Segmented Rendering can go a step further and render different variations for the same URL. Let’s learn how.

Decoupling URL And Page Variation

The most naive solution to allow personalized content is to add a new route parameter to the URL, for instance, “with-jokes” versus “bland.”

const premiumUrl = "/with-jokes/how-to-repair-a-smashed-magazine";
const freeUrl = "/bland/how-to-repair-a-smashed-magazine";

An implementation with Next.js will look roughly like this:

async function getStaticPaths() {
  return [
    // for paid users
    // for free users
async function getStaticProps(routeParam) {
  if (routeParam === "with-jokes") {
    const { wittyJoke } = getWittyJoke();
    return { wittyJoke };
  } else if (routeParam === "bland") {
    return { wittyJoke: null };

The first function computes 2 URLs for the same article, a fun one and a bland one. The second function gets the joke, but only for the paid version.

Great, you have 2 versions of your articles. We can start seeing the “Segments” in “Segmented Rendering” — paid users versus free users, with one rendered version for each segment.

But now, you have a new problem: how to redirect users to the right page? Easy: redirect users to the right page, literally! With a server and all!

It may sound weird at first that you need a web server to achieve efficient static rendering. But trust me on this: the only way to achieve the best performances for a static website is by doing some server optimization.

A Note On “Static” Hosts

If you come from the Jamstack ecosystem, you may be in love with static hosting. What’s a better feeling than pushing a few files and getting your website up and running on GitHub Pages? Or hosting a full-fledged application directly on a Content Delivery Network (CDN)?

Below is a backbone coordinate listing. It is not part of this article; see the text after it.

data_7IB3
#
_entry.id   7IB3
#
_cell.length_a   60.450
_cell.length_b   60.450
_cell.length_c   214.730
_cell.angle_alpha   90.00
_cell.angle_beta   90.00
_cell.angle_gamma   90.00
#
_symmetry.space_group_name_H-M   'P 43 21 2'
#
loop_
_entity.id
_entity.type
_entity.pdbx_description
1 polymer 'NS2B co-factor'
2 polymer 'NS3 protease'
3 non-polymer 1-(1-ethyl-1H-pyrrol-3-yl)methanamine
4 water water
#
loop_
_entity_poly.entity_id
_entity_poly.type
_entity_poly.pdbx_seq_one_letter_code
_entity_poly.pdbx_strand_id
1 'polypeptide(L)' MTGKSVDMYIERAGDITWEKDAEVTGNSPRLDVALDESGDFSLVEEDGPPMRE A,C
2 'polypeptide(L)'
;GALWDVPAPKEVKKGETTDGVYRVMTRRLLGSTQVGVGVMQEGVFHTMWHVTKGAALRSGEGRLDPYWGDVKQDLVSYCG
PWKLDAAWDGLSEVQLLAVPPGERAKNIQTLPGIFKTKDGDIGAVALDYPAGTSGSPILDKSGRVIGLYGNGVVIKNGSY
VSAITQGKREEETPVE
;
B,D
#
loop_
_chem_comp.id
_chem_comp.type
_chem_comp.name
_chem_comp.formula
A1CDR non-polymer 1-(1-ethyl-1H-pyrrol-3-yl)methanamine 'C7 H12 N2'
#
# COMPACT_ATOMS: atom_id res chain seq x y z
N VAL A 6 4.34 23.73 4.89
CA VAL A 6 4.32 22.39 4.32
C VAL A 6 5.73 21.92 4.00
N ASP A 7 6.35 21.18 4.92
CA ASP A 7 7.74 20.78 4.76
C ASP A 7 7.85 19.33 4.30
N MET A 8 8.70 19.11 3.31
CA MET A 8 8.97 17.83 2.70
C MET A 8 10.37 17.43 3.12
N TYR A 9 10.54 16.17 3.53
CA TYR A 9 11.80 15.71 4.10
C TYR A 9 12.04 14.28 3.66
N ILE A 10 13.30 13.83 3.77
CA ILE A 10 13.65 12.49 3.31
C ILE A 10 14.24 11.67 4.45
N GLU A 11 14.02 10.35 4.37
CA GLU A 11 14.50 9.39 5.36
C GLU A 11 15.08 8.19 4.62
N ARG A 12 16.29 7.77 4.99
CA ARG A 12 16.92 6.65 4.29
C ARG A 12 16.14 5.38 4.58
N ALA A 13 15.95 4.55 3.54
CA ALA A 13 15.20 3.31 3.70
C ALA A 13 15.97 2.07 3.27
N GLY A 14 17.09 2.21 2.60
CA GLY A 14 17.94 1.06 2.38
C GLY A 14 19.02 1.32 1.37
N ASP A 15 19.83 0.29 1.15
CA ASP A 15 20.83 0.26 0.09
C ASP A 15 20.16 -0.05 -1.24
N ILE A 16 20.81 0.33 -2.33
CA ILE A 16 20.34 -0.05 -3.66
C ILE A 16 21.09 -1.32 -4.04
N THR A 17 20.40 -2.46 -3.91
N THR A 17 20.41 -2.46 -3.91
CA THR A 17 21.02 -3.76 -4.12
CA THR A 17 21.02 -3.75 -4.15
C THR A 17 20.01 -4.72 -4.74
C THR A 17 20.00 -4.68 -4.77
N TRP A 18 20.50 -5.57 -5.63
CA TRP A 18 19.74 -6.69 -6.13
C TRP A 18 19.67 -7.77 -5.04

Yet “static hosting” doesn’t mean that there is no server. It means that you cannot control the server. There is still a server in charge of pointing each URL to the right static file.

Static hosting should be seen as a limited but cheap and performant option to host a personal website or a company landing page. If you want to go beyond that, you will need to take control over the server, at least to handle things such as redirection based on the request cookies or headers.

No need to call a backend expert though. We don’t need any kind of fancy computation. A very basic redirection server that can check if the user is paid will do.

Great news: modern hosts such as Vercel or Netlify implements Edge Handlers, which are exactly what we need here. Next.js implements those Edge Handlers as “middlewares,” so you can code them in JavaScript.

The “Edge” means that the computations happen as close as possible to the end-user, as opposed to having a few big centralized servers. You can see them as the outer walls of your core infrastructure. They are great for personalization, which is often related to the actual geographical location of the user.

Easy redirection with Next.js middlewares

Next.js middlewares are dead fast and dead simple to code. Contrary to cloud proxies such as AWS Gateway or open source tools such as Nginx, middlewares are written in JavaScript, using Web standards, namely the fetch API.

In the “Segmented Rendering” architecture, middlewares are simply in charge of pointing each user request to the right version of the page:

import { NextResponse } from "next/server";
import type { NextRequest } from "next/server";

async function middleware(req: NextRequest) {
  // isPaidFromReq can read the cookies, get the authentication token,
  // and verify if the user is indeed a paid member or not
  const isPaid = await isPaidFromReq(req);
  const routeParam = isPaid ? "with-jokes" : "bland";
  return NextResponse.redirect(